Vanguard says the outlook for the 60/40 model is looking rosier, but here’s the asset allocation it prefers the most

It’s still jaw-dropping to look at the chart of asset performance in 2022. The dot for 2022 is way over to the left — that is, signaling a year in which both stocks and bonds plummeted in value.

Analysts at Vanguard say, not to worry — they still think 2022 was just an aberration. “This breakdown in correlation was disconcerting for many investors and led some to question whether the 60% stock/40% bond portfolio still had merit as an investment tool,” says Roger Aliaga-Diaz, head of portfolio construction. “Our research finds that correlations can move aggressively over shorter investment horizons but that it would take long periods of consistently high inflation for long-term correlation measures—those that more meaningfully affect portfolio outcomes—to turn positive.”

And even hawks like Minneapolis Fed President Neel Kashkari say there are tentative signs that inflation has peaked. Data out of Italy on Thursday morning reinforced that view.

According to Vanguard, the nosedive in asset prices last year has raised expectations for performance over the next decade, “because yields on developed-market sovereign debt are the foundation on which other risky returns are built,” he says. The balanced portfolio, he says, still offers the best chance of success.


As the chart shows, however, its model for asset allocation has more of a tilt towards bonds and emerging markets than a conventional 60/40 model. It’s a 50-50 model between stocks and fixed income, including 10% for emerging market stocks.

The market

US stock futures ES00

turned higher in choppy trade. Crude oil futures CL
gained ground, while the yield on the 10-year Treasury BX:TMUBMUSD10Y
was 3.69%.

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The buzz

The US economic calendar includes the ADP private-sector payrolls report, weekly jobless claims and trade data, while St. Louis Fed President James Bullard is due to deliver a speech at 1:10 pm Eastern after hawkish Federal Reserve minutes were released on Wednesday. AMZN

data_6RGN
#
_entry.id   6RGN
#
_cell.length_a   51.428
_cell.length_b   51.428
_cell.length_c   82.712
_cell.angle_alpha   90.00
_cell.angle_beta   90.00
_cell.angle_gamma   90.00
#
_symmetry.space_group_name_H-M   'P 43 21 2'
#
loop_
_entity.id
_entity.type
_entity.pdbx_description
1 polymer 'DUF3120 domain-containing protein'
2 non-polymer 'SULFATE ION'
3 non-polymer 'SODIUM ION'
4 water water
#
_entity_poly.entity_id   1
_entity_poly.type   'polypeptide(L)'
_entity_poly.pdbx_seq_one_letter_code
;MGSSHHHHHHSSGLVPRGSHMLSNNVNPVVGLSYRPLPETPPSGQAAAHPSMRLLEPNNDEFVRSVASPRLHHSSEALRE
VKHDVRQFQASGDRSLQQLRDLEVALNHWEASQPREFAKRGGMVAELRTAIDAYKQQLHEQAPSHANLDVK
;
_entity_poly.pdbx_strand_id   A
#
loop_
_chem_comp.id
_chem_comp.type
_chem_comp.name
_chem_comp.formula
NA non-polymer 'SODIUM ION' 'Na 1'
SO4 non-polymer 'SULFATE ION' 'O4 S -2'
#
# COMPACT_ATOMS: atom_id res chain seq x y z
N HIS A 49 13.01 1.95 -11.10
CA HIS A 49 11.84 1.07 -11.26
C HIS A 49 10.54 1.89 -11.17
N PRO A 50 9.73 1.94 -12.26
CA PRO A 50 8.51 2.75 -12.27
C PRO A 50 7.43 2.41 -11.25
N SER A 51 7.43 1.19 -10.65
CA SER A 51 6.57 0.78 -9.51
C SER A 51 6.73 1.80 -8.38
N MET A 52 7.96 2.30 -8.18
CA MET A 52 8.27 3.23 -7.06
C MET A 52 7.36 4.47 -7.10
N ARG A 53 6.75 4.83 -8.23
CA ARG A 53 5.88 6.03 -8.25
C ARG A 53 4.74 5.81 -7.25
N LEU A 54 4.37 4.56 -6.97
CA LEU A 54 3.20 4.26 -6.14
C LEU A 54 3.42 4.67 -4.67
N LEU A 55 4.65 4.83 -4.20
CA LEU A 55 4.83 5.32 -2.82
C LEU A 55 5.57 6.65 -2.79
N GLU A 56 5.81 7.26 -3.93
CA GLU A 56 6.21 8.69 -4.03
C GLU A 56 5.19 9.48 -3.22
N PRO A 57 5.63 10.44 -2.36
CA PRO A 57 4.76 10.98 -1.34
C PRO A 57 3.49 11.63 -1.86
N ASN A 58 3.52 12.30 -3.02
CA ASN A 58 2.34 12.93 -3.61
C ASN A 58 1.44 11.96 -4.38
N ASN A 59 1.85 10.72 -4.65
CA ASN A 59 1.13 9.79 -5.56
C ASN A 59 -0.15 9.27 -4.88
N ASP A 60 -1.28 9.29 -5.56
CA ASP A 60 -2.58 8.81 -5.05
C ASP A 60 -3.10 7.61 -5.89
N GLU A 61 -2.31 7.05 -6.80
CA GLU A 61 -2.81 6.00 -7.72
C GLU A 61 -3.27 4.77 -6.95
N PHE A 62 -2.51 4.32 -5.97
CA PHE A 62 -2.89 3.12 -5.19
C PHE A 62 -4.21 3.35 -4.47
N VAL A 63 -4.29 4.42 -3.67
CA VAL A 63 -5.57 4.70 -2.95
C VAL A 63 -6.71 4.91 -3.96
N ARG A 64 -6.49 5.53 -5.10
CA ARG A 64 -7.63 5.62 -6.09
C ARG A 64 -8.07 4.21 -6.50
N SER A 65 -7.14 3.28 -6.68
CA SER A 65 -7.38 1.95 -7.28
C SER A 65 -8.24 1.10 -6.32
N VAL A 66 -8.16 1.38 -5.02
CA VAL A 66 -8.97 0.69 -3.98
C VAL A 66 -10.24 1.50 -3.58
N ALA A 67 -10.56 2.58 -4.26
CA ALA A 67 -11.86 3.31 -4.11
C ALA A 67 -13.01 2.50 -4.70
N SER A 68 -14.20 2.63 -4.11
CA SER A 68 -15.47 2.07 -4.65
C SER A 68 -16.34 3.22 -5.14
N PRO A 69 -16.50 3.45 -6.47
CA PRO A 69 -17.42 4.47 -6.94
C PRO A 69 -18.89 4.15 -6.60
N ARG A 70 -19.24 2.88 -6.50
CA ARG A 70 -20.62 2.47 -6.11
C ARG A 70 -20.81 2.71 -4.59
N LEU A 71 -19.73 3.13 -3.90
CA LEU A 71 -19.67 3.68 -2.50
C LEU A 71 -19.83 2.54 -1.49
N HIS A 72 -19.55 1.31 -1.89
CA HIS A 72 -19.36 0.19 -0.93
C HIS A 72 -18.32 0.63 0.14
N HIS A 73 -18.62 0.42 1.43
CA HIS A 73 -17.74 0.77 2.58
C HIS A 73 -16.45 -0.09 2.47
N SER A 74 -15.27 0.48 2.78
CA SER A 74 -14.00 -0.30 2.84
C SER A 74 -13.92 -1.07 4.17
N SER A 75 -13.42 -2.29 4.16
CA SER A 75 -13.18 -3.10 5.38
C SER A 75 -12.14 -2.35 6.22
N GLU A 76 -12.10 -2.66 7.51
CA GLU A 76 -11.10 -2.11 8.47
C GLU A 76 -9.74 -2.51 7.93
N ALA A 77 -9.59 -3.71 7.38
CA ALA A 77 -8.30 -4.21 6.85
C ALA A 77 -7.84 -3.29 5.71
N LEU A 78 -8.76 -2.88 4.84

said its layoffs will total more than 18,000 employeesmostly in its corporate ranks, in retail and recruiting in particular.

Exxon Mobil XOM
late Wednesday gave an update on fourth-quarter performance, that analysts at RBC Capital Markets say imply earnings per share modestly below consensus expectations.

Tesla TSLA
saw its Chinese deliveries drop 21% year-over-year in December.

Western Digital WDC
shares rose in premarket trade after Bloomberg reported it’s restarted merger talks with Kioxia Holdings.

Silvergate Capital YES
shares tumbled 25% as the crypto-focused bank said total deposits from digital asset customers declined to $3.8 billion at the end of the year from $11.9 billionand that it was reducing 40% of its workforce.

The Consumer Electronics show officially kicks off Thursday.

The House of Representatives is back in action at noon Eastern after six rounds of voting that so far have not seen Rep. Kevin McCarthy became speaker.

Best of the web

Technically, there was a Santa Claus rallyalthough not much of one.

Here’s how the Pennsylvania House resolved its impasse over picking a speaker.

The Catholic Church conducted a historic funeral for Pope Emeritus Benedict XVIwith a mix of ancient rituals and new precedents.

Top tickers

Here were the most active stock-market tickers as of 6 am Eastern.


Security name




Mullen Automotive





AMC Entertainment






AMC Entertainment preferred




Bed Bath & Beyond

The chart

It’s darkest before dawn, and in equity markets as well. Analysts at Goldman Sachs point out that equity markets tend to recover close to the peak in interest rates — but often drop into the final rate rises. “Further weakness in the labor market in the US – or higher energy prices in Europe – could well push the momentum data to be weaker in 1H 2023. This is an important data point to gauge when equity markets can sustain a recovery,” they say .

Random readings

A bluefin tuna was auctioned for $273,000 at a new year’s auction in Tokyo — more than double the top price last year.

Hong Kong is lifting a year-long ban on hamster imports.

How a furniture conservator solved a 20,000-year-old Ice Age puzzle.

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